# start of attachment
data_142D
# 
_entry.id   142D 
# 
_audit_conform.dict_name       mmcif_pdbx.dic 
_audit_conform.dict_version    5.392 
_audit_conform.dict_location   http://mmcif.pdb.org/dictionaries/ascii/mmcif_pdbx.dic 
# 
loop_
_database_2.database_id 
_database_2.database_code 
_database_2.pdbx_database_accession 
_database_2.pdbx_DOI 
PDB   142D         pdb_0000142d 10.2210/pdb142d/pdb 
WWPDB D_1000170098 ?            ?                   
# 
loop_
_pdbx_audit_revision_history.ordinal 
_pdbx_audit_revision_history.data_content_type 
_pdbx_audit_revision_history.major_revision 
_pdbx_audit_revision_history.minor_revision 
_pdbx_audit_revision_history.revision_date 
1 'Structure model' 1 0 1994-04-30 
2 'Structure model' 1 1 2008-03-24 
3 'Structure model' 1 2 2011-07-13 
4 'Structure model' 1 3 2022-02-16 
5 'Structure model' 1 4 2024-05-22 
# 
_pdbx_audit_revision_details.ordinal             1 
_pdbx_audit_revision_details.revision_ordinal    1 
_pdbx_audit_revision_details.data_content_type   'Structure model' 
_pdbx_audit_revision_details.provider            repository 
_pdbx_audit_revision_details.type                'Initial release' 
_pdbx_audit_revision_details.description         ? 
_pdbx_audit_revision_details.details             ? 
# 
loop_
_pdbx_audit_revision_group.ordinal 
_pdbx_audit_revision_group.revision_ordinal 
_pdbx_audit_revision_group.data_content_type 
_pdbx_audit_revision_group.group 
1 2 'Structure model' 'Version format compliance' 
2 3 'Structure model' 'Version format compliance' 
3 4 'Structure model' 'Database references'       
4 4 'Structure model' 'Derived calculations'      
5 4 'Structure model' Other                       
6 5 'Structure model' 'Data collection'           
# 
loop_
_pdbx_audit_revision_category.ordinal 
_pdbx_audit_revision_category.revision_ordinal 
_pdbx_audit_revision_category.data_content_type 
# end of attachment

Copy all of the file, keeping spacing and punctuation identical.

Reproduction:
data_142D
# 
_entry.id   142D 
# 
_audit_conform.dict_name       mmcif_pdbx.dic 
_audit_conform.dict_version    5.392 
_audit_conform.dict_location   http://mmcif.pdb.org/dictionaries/ascii/mmcif_pdbx.dic 
# 
loop_
_database_2.database_id 
_database_2.database_code 
_database_2.pdbx_database_accession 
_database_2.pdbx_DOI 
PDB   142D         pdb_0000142d 10.2210/pdb142d/pdb 
WWPDB D_1000170098 ?            ?                   
# 
loop_
_pdbx_audit_revision_history.ordinal 
_pdbx_audit_revision_history.data_content_type 
_pdbx_audit_revision_history.major_revision 
_pdbx_audit_revision_history.minor_revision 
_pdbx_audit_revision_history.revision_date 
1 'Structure model' 1 0 1994-04-30 
2 'Structure model' 1 1 2008-03-24 
3 'Structure model' 1 2 2011-07-13 
4 'Structure model' 1 3 2022-02-16 
5 'Structure model' 1 4 2024-05-22 
# 
_pdbx_audit_revision_details.ordinal             1 
_pdbx_audit_revision_details.revision_ordinal    1 
_pdbx_audit_revision_details.data_content_type   'Structure model' 
_pdbx_audit_revision_details.provider            repository 
_pdbx_audit_revision_details.type                'Initial release' 
_pdbx_audit_revision_details.description         ? 
_pdbx_audit_revision_details.details             ? 
# 
loop_
_pdbx_audit_revision_group.ordinal 
_pdbx_audit_revision_group.revision_ordinal 
_pdbx_audit_revision_group.data_content_type 
_pdbx_audit_revision_group.group 
1 2 'Structure model' 'Version format compliance' 
2 3 'Structure model' 'Version format compliance' 
3 4 'Structure model' 'Database references'       
4 4 'Structure model' 'Derived calculations'      
5 4 'Structure model' Other                       
6 5 'Structure model' 'Data collection'           
# 
loop_
_pdbx_audit_revision_category.ordinal 
_pdbx_audit_revision_category.revision_ordinal 
_pdbx_audit_revision_category.data_content_type 